It used to be that a company had made it when its CEO rang the opening bell at the stock market to celebrate a big-money IPO. But promising startups today get their validation from unicorn status, obtaining billion-dollar valuations and millions in capital from private sources instead of the public markets.

Institutional players are now participating in funding rounds that were once limited to VCs—mutual fund giant T. Rowe Price has backed Airbnb, Flipkart and WeWork, for example. With all this money sloshing around the system, founders would rather not explain themselves to retail investors or be scrutinized by activist ones, especially since many of their buzzy companies are still losing money.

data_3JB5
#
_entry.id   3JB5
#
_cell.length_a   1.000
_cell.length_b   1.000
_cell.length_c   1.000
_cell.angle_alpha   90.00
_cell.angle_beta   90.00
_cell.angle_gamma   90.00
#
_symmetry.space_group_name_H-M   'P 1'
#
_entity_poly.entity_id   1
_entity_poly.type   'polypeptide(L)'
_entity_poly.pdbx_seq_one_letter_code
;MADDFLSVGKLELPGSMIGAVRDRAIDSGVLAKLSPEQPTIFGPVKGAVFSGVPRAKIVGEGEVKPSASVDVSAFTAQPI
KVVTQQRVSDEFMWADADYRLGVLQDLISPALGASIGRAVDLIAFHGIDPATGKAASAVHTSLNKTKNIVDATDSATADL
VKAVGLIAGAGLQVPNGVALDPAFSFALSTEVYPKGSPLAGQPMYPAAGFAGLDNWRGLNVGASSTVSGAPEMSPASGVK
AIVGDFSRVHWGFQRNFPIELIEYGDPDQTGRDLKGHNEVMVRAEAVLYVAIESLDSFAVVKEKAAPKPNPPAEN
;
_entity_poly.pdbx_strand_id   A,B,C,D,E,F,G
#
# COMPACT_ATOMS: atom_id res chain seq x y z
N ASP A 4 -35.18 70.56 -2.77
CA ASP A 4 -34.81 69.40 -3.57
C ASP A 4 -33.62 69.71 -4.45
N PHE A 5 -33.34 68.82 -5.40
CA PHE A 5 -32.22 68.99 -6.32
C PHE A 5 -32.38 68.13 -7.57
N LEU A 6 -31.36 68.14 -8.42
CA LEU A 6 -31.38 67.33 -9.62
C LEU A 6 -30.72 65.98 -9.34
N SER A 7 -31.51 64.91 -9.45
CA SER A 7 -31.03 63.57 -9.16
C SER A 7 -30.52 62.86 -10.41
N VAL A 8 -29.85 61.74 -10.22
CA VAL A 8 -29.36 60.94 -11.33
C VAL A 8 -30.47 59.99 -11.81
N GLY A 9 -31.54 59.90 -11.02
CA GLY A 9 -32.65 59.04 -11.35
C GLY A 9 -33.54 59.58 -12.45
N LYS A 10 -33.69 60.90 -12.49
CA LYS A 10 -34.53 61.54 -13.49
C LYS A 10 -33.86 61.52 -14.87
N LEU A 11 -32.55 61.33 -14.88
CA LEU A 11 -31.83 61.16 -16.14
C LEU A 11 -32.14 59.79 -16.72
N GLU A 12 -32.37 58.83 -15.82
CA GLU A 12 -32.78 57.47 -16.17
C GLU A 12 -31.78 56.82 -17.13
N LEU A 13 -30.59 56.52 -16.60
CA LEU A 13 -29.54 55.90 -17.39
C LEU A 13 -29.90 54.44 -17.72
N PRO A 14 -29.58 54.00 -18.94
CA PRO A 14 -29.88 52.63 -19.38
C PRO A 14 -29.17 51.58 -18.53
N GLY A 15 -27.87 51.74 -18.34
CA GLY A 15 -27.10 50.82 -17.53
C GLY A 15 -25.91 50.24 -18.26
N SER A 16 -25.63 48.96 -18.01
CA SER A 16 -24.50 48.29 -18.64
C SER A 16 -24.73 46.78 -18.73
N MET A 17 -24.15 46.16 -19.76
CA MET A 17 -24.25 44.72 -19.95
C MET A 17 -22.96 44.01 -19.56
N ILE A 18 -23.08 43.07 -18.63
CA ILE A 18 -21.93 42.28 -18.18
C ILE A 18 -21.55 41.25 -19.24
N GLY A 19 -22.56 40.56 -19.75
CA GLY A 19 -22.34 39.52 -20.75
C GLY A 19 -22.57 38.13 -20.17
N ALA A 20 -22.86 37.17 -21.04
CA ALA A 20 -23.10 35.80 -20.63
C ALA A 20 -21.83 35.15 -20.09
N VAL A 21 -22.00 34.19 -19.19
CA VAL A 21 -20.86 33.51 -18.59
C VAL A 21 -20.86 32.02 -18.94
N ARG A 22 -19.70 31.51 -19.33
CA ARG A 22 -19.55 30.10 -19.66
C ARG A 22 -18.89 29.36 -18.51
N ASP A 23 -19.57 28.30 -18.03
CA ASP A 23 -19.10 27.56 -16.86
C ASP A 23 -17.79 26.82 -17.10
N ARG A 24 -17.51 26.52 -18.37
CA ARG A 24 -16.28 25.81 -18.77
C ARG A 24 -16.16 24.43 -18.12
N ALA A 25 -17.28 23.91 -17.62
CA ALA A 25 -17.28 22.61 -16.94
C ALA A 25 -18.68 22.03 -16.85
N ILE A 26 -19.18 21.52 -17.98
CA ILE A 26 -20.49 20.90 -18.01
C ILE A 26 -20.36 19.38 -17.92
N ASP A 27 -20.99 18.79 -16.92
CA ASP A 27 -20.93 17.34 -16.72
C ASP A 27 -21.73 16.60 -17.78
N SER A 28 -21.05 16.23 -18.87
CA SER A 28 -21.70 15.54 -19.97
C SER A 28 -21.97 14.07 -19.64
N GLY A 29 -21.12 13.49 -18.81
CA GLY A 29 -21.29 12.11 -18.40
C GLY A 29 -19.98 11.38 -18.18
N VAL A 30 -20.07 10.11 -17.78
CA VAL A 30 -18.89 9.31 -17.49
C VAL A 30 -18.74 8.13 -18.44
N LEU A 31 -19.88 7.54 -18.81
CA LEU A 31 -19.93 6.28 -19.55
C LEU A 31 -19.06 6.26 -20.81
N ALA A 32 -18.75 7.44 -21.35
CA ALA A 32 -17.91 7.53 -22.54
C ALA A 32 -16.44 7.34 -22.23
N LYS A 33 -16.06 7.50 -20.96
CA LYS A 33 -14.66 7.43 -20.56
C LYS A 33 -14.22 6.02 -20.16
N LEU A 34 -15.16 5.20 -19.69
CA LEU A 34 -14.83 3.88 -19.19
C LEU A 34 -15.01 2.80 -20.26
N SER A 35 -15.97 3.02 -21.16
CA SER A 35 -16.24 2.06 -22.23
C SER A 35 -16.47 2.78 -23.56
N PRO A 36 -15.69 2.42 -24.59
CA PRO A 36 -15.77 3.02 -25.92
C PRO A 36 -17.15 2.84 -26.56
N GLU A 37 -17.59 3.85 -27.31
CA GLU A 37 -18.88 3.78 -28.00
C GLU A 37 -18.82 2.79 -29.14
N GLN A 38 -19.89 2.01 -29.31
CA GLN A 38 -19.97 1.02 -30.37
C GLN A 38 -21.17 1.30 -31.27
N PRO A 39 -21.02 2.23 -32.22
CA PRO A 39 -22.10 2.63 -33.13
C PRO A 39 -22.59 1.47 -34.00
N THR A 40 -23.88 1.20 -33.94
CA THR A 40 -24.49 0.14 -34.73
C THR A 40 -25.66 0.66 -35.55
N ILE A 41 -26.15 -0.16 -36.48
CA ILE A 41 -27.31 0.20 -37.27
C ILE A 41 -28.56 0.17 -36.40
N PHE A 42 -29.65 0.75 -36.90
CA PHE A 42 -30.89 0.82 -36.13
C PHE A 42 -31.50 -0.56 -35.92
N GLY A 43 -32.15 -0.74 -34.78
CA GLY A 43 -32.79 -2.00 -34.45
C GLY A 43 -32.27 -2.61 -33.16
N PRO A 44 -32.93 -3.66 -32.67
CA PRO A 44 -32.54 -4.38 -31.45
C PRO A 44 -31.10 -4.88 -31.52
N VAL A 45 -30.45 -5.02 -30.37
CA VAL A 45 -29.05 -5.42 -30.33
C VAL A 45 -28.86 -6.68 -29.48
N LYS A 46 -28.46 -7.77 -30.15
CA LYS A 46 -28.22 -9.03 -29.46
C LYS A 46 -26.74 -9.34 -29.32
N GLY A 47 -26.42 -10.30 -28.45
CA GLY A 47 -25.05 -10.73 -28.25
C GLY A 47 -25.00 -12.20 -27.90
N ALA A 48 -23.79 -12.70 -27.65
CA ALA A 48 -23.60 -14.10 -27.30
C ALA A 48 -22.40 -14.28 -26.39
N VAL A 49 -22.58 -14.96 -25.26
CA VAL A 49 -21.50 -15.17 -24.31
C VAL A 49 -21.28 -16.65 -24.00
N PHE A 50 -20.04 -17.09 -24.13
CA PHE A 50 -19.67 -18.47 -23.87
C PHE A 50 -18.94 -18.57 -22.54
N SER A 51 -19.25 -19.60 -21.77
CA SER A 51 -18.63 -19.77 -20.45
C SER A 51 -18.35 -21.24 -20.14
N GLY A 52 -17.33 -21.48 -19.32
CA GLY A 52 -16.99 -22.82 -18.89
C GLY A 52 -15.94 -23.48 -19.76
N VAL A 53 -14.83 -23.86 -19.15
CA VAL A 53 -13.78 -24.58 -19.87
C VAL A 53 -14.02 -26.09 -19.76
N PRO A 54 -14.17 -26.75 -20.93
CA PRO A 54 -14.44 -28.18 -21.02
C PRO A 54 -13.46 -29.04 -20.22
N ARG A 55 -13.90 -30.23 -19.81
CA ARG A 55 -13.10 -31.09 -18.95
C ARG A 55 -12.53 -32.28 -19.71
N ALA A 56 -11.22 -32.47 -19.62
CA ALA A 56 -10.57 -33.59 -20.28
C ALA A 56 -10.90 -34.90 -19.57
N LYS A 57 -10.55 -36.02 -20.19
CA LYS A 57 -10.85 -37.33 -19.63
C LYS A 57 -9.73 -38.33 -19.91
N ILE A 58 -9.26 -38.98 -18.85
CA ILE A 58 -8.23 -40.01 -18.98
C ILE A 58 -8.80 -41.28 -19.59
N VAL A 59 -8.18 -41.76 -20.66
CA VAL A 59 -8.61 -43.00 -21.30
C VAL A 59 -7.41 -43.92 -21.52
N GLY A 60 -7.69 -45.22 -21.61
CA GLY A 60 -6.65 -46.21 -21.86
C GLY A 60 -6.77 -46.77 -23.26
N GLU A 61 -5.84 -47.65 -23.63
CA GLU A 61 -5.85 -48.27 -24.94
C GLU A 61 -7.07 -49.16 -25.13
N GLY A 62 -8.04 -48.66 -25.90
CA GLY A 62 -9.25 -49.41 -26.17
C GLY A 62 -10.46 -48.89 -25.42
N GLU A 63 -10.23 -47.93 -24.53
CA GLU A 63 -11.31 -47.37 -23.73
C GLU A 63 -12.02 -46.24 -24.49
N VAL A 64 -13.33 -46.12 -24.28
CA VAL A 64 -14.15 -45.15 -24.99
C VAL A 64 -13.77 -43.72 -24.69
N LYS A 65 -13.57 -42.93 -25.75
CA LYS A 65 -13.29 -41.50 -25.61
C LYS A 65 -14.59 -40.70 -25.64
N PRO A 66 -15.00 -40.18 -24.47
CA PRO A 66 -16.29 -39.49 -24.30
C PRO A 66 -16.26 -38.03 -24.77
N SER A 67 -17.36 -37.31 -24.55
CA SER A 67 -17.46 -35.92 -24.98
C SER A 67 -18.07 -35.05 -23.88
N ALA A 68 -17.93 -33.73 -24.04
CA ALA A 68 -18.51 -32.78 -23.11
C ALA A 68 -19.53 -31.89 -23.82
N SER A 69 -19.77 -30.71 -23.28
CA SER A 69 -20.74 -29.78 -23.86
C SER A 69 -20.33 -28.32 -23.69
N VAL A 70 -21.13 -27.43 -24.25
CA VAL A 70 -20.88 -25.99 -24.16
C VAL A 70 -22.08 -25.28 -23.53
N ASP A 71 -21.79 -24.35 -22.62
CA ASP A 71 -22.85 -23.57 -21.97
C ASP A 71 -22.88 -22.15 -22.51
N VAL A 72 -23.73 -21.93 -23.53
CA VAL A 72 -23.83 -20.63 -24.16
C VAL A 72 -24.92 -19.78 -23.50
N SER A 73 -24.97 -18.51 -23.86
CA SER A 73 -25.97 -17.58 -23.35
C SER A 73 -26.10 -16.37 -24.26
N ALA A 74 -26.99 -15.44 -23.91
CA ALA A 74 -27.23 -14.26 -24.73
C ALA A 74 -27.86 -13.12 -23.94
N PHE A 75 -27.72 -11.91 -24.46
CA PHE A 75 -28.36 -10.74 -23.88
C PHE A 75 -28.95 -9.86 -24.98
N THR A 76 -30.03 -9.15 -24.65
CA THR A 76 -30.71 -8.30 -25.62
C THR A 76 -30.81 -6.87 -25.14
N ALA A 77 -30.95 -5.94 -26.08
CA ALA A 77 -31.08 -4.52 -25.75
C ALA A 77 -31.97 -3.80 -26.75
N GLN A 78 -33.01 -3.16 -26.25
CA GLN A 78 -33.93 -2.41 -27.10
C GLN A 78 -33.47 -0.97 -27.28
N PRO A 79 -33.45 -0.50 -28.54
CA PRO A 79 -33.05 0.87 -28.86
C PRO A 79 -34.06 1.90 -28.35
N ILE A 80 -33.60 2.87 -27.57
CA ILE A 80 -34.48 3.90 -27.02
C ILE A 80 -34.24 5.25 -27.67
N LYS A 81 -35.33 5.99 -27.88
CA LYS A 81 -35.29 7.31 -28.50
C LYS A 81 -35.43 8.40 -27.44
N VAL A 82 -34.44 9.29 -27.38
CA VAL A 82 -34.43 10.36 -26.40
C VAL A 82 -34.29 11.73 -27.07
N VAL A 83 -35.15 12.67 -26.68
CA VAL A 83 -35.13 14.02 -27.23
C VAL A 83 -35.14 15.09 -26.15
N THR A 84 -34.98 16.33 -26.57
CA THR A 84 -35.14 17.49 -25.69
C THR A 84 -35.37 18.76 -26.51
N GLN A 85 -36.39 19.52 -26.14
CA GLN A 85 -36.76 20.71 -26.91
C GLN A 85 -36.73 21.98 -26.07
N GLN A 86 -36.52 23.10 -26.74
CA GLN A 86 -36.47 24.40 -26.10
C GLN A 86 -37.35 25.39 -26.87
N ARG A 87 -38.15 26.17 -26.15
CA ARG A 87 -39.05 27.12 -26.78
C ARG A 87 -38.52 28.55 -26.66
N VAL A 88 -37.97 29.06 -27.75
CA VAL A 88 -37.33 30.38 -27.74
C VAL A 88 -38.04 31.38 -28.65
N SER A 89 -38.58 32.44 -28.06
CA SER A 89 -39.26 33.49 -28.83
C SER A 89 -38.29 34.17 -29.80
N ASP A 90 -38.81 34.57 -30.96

As Mattermark CEO Danielle Morrill somewhat indelicately put it in a recent interview with the New York Times: “If you can get $200 million from private sources, then yeah, I don’t want my company under the scrutiny of the unwashed masses who don’t understand my business.”

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Do you agree with these unicorns’ funding strategy? Is an IPO still part of the entrepreneurial dream? Let us know by commenting below.

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